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Thread: DE exam review questions help

  1. #1
    Jul 2008

    DE exam review questions help

    Help ! Have 2 problems on tomorrow's exam similar to these 2 and I haven't been able to get anywhere with them in 2 days ! Please show me the steps so I don't bomb ! Thanks !

    Find the solution to the system:


    satisfying the condition x(0)=3 and y(0)=0

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  2. #2
    MHF Contributor Matt Westwood's Avatar
    Jul 2008
    Reading, UK
    No. 2 is straightforward enough, it's in the form y' + py = q where p and q are functions of t only (p in fact being a constant here).

    So it's an integrating factor job - multiply through by e^(integral of p with respect to t).

    Then the LHS is d/dt (ye^(that integral)) and then it's just a matter of integrating both sides w.r.t. t and the job's done.
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  3. #3
    Senior Member
    Dec 2007
    Anchorage, AK

    Problem 1

    On number one,
    First, you'll want to solve the equations for x' and y'. So adding the two equations together, we get:
    And if we subtract twice the first equation from the second, we find:

    If we define the vectors \mathbf{x}(t)=\begin{pmatrix}x(t)\\y(t)\end{pmatri  x}, \mathbf{b}(t)=\begin{pmatrix}4e^{3t}\\-2e^{3t}\end{pmatrix}, and the matrix \mathbf{A}=\begin{pmatrix}\frac{5}{3}&\frac{4}{3}\  \-\frac{1}{3}&\frac{1}{3}\end{pmatrix}, then we can write the two equations above as:
    \mathbf{x}'(t)=\mathbf{A}\mathbf{x}(t)+\mathbf{b}(  t), which is a first order inhomogeneous linear system, and the general solution is a particular solution plus the general solution of the corresponding homogeneous equation \mathbf{x}'(t)=\mathbf{A}\mathbf{x}(t)
    (see here).

    As our matrix A has constant coefficients, we can find the solution to the homogeneous equation by finding the eigenvalues and eigenvectors; if he have an eigenvector \mathbf{v} corresponding to the eigenvalue \lambda, then \mathbf{x}(t)=Ce^{\lambda{t}}\mathbf{v} is a solution to \mathbf{x}'(t)=\mathbf{A}\mathbf{x}(t).

    Now, we have
    \lambda=1 is a double root of this equation. Looking for eigenvalues, we want \begin{pmatrix}x\\y\end{pmatrix} such that \begin{pmatrix}x\\y\end{pmatrix}=\begin{pmatrix}\f  rac{5}{3}&\frac{4}{3}\\-\frac{1}{3}&\frac{1}{3}\end{pmatrix}\begin{pmatrix  }x\\y\end{pmatrix}, which when multiplied out, both rows give x=-2y, so \mathbf{v}_1=\begin{pmatrix}2\\-1\end{pmatrix} is an eigenvalue.
    This gives one solution \mathbf{x}_1(t)=C_1e^{t}\begin{pmatrix}2\\-1\end{pmatrix}. There is, however, a second, linearly independent solution (see here). We want to find a vector \mathbf{v}_2 such that \mathbf{v}_1+\mathbf{v}_2=A\mathbf{v}_2. Letting \mathbf{v}_2=\begin{pmatrix}x\\y\end{pmatrix}, we get:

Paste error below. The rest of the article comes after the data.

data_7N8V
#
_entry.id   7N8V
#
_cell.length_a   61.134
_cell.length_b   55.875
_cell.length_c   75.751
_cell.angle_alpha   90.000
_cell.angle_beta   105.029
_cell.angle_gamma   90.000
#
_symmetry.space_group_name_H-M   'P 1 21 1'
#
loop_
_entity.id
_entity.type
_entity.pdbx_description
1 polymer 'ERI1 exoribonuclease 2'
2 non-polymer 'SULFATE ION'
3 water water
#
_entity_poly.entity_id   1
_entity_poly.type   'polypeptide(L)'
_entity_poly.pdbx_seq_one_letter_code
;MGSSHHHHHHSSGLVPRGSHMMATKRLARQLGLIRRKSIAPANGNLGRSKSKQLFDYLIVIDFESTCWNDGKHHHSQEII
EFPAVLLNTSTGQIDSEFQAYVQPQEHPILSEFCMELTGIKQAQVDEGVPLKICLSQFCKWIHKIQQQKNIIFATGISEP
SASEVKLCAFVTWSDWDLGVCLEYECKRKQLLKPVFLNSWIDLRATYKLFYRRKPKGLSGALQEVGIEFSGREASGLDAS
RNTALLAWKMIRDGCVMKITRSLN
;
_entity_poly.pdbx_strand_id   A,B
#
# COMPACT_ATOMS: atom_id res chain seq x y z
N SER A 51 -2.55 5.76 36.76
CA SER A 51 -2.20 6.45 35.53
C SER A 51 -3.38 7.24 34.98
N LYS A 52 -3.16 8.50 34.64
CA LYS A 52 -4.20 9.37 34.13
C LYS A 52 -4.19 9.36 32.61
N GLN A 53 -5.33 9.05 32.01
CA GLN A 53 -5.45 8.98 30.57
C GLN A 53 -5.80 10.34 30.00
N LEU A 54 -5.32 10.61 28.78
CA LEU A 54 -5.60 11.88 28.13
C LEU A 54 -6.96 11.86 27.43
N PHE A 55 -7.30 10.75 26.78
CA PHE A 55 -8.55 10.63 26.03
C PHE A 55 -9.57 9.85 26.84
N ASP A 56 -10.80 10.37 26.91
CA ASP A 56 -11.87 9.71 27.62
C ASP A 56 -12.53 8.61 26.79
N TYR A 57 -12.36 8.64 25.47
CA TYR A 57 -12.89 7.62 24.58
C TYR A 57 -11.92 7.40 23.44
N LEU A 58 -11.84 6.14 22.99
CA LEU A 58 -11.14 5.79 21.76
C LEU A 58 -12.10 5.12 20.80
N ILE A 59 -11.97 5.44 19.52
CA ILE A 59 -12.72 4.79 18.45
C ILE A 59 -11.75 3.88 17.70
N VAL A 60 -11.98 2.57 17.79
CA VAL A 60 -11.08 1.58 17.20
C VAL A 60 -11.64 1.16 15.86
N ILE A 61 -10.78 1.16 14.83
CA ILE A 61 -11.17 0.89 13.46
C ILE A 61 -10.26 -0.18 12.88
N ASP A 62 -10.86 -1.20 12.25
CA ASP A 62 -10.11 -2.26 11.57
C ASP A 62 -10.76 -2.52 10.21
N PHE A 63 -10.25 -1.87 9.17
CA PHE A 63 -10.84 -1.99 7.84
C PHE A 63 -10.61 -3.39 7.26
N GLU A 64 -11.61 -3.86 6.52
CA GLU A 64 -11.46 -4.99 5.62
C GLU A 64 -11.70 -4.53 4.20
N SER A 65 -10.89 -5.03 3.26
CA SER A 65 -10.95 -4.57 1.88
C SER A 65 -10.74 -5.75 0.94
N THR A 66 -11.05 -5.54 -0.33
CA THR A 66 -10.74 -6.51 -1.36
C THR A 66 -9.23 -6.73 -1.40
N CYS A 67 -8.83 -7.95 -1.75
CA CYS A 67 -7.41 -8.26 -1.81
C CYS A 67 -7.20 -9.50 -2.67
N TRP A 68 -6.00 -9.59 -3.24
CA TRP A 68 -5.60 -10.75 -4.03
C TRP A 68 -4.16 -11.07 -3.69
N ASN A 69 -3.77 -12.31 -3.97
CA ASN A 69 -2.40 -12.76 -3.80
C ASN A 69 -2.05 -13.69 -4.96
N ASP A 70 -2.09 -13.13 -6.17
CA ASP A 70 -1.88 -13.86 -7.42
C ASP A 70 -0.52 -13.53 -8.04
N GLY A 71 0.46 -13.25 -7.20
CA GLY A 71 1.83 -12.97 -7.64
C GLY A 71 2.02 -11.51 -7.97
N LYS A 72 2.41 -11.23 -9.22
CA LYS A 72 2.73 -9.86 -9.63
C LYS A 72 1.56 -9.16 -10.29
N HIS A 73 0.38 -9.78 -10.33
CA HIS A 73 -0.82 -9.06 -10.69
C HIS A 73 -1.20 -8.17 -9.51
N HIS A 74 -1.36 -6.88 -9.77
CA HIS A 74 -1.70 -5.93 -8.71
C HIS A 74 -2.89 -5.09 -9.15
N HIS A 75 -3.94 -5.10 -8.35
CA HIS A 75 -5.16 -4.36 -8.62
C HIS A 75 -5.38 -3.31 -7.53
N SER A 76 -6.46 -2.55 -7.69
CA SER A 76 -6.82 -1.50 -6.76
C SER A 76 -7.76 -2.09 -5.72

\begin{pmatrix}x+2\\y-1\end{pmatrix}=\begin{pmatrix}\frac{5}{3}&\frac{4}  {3}\\-\frac{1}{3}&\frac{1}{3}\end{pmatrix}\begin{pmatrix  }x\\y\end{pmatrix}, which multiplies out to give x=-2y+3, so \mathbf{v}_2=\begin{pmatrix}1\\1\end{pmatrix} is one such vector. From this (see here), we have the second solution
    \mathbf{x}_2(t)=C_2e^{t}(t\mathbf{v}_1+\mathbf{v}_  2)
    and the general solution to the homegeneous equation is:

    Now, to find a specific solution to the inhomogeneous equation, try a solution of the form
    \mathbf{x}(t)=e^{3t}\begin{pmatrix}a\\b\end{pmatri  x}. Substituting into our equation \mathbf{x}'(t)=\mathbf{A}\mathbf{x}(t)+\mathbf{b}(  t), this gives:
    3e^{3t}\begin{pmatrix}a\\b\end{pmatrix}=e^{3t}\beg  in{pmatrix}\frac{5}{3}&\frac{4}{3}\\-\frac{1}{3}&\frac{1}{3}\end{pmatrix}\begin{pmatrix  }a\\b\end{pmatrix}+\begin{pmatrix}4e^{3t}\\-2e^{3t}\end{pmatrix}
    Multiplying the matrix, adding on the right hand side, and factoring e^{3t} from both sides,
    \begin{pmatrix}3a\\3b\end{pmatrix}=\begin{pmatrix}  \frac{5}{3}a+\frac{4}{3}b+4\\-\frac{1}{3}a+\frac{1}{3}b-2\end{pmatrix},
    so we get a-b=3 and a+8b=-6, which has solution a=2, b=-1. Thus, we have particular solution \mathbf{x}_p(t)=e^{3t}\begin{pmatrix}2\\-1\end{pmatrix}.

    Add this to the homogeneous solution, and we have:
    \begin{pmatrix}x(t)\\y(t)\end{pmatrix}=C_1e^{t}\be  gin{pmatrix}2\\-1\end{pmatrix}+C_2e^{t}\begin{pmatrix}2t+1\\1-t\end{pmatrix}+e^{3t}\begin{pmatrix}2\\-1\end{pmatrix}. Our initial condition x(0)=3 and y(0)=0 gives us:
    \begin{pmatrix}3\\{0}\end{pmatrix}=C_1\begin{pmatr  ix}2\\-1\end{pmatrix}+C_2\begin{pmatrix}1\\1\end{pmatrix}  +\begin{pmatrix}2\\-1\end{pmatrix}, or
    2C_1+C_2=1 and C_2-C_1=1,
    so C_1=0, C_2=1, giving:
    \begin{pmatrix}x(t)\\y(t)\end{pmatrix}=e^{t}\begin  {pmatrix}2t+1\\1-t\end{pmatrix}+e^{3t}\begin{pmatrix}2\\-1\end{pmatrix}
    Or separating,

    --Kevin C.
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